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The place of the turtles, a day in Akumal

Did you know that there’s a beach hideaway in the Riviera Maya that is actually called “the place of the turtles” in Maya? That’s right, Akumal (ak means turtle and lumal place in Maya) is a picture-perfect bay protected by a chain of coral reefs where green turtles can often be spotted swimming. They also venture into the bay to graze on sea grass beds and come ashore at night during the summer to lay their eggs on area beaches.

Akumal is a perennial family favorite; its sheltered waters and gentle surf are perfect for children. Spend the day on the palm-lined beach building sand castles with them – Mayan pyramids, mermaids, fish, dolphins and turtles are all popular subjects – and swimming and snorkeling in the crystal-clear waters of the bay.

Don a snorkel mask and flippers and head out towards the reef. You don’t have to go very far before you start to see a variety of colorful fish such as sergeant majors, butterfly fish and French grunts and you may even spot one of the turtles. Watching one swim by in the distance is a truly amazing experience.

Take a break from the beach to shop for Mexican crafts, textiles and jewelry in the stores and galleries clustered under the palm trees a short walk from the bay. You’ll find plenty of sea turtles carved from wood, modeled out of clay or as metal wall hangings and there are evocative pictures of Akumal and its turtles by local painters.

If you are feeling hungry, fresh seafood, shrimp tacos, tasty salads, sandwiches, homemade cakes and ice cream are all on the menu.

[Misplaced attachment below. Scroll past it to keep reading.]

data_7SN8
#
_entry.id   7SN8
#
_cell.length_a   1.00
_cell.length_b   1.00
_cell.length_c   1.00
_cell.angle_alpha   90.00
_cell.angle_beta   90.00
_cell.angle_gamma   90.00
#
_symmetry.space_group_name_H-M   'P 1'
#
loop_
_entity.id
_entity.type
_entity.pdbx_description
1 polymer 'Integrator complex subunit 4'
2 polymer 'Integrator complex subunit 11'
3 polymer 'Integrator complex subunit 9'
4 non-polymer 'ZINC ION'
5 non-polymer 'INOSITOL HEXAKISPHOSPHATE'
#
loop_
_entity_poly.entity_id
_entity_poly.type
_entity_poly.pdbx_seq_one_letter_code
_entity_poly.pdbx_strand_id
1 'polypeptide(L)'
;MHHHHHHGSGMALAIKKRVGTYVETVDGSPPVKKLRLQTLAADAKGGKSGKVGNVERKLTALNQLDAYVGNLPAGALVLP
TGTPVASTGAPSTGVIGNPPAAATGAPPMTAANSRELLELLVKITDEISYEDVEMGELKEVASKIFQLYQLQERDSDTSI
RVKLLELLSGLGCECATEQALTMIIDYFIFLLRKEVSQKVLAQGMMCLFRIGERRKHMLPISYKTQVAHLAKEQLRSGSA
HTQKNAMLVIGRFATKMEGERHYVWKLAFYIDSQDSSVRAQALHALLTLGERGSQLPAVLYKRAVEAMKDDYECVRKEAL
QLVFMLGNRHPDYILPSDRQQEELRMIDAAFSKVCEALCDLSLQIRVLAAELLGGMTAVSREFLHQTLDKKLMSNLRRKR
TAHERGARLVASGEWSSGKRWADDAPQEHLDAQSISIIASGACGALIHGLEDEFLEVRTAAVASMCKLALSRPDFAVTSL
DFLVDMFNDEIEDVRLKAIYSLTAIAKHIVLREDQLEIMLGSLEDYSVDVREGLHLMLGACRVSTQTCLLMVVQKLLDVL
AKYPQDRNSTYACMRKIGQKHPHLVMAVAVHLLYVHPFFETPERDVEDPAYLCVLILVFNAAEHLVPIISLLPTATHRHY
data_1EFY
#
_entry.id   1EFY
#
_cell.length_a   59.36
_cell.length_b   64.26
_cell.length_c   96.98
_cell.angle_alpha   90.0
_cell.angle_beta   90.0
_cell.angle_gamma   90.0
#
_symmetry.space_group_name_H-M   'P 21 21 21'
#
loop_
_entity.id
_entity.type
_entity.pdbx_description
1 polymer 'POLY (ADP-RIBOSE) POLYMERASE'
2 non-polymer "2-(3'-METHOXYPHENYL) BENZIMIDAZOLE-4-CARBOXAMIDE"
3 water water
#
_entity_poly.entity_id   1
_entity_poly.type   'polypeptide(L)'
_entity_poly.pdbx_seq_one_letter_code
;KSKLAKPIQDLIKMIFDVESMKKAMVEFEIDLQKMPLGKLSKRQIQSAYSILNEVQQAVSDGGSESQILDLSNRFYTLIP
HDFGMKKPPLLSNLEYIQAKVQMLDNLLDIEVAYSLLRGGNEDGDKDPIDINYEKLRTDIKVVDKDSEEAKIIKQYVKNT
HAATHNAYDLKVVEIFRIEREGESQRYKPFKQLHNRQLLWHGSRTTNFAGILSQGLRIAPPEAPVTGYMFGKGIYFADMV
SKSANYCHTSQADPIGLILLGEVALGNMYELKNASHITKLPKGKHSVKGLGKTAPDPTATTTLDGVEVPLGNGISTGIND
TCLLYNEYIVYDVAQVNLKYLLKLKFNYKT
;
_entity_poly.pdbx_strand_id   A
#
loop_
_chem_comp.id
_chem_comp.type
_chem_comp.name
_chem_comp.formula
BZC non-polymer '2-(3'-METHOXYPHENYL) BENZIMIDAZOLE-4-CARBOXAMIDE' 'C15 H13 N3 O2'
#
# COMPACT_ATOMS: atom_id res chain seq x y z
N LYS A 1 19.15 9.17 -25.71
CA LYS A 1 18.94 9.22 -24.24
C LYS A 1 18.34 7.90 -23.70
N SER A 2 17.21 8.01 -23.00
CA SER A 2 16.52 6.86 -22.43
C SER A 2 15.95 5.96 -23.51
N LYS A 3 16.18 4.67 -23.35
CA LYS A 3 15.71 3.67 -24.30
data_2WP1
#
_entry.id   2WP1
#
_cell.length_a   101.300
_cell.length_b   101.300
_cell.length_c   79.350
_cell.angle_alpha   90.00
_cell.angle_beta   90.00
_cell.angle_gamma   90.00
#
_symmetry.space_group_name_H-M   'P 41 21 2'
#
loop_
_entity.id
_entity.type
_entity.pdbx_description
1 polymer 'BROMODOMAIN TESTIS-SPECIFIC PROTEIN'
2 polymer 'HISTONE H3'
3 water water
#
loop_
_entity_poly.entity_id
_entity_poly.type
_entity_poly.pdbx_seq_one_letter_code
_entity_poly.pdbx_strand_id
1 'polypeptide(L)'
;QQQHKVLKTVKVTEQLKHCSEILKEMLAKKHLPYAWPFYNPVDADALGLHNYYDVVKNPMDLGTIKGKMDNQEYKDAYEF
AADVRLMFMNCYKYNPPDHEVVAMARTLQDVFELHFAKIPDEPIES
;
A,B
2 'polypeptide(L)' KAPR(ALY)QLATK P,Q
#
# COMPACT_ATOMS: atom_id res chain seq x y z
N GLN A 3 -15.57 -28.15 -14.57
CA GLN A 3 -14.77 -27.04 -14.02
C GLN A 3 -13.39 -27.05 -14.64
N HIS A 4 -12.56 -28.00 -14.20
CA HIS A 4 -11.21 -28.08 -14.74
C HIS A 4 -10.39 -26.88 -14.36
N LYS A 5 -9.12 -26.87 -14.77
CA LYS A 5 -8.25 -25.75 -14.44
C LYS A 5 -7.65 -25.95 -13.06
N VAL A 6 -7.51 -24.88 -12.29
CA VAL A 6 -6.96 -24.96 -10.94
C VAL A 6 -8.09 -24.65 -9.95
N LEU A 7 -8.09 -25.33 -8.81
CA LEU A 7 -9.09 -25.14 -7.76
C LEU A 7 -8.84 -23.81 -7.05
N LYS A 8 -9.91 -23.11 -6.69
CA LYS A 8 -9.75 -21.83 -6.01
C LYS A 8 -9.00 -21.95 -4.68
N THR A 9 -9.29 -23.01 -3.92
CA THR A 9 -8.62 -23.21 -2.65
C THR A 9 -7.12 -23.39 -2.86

A short drive along the coast road to the north of Akumal beach is Half Moon Bay, a rocky cove where the reef comes closer to the shore. The snorkeling is good here too and the views just as beautiful. There’s a quirky tropical beach bar with swings, hammocks, thatched lookout towers and tables and benches made of tree trunks. Order a beer or margarita and enjoy the view. The water is so clear that you can sometimes see turtles coming up for air and spotted eagle rays and parrotfish swimming in the shallows.

Follow the coast road further north to the shores of Yalku, a turquoise-colored caleta or inlet of crystal-clear waters constantly replenished by cenotes and underground rivers, hence the refreshingly cool temperature.

A variety of colorful reef fish feed and breed among the mangrove roots and submerged rocks in the lagoon. You’ll be surrounded by inquisitive sergeant majors as soon as you enter the water. Start swimming and you’ll spot blue tangs, damselfish, angelfish, porkfish, parrotfish and barracuda, among others.

A local cooperative manages Yalku and charges a fee for admission. Life jackets are available and there are restrooms and a little open-air cafe.

Ask your Concierge

Your Concierge can help you arrange a day trip to Akumal. There is a small admission charge per person to the bay to fund conservation projects, including turtle protection. And why not stop off in Playa del Carmen for an early dinner and more shopping on the way back? You could also take your children to Playa Aquarium to see more of the colorful marine creatures that they saw earlier in the day in Akumal.

 

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Chichen Itza Equinox and the return of the feathered serpent

As the sun sets in the west and the shadows lengthen in the ancient Mayan city of Chichen Itza, a collective gasp of amazement goes up from thousands of people who gather at the foot of the Pyramid of Kukulcan on the spring equinox in March. They are witnessing an incredible sight, the mysterious shadow of a serpent rippling across the stone, the symbol of an ancient deity returning to earth.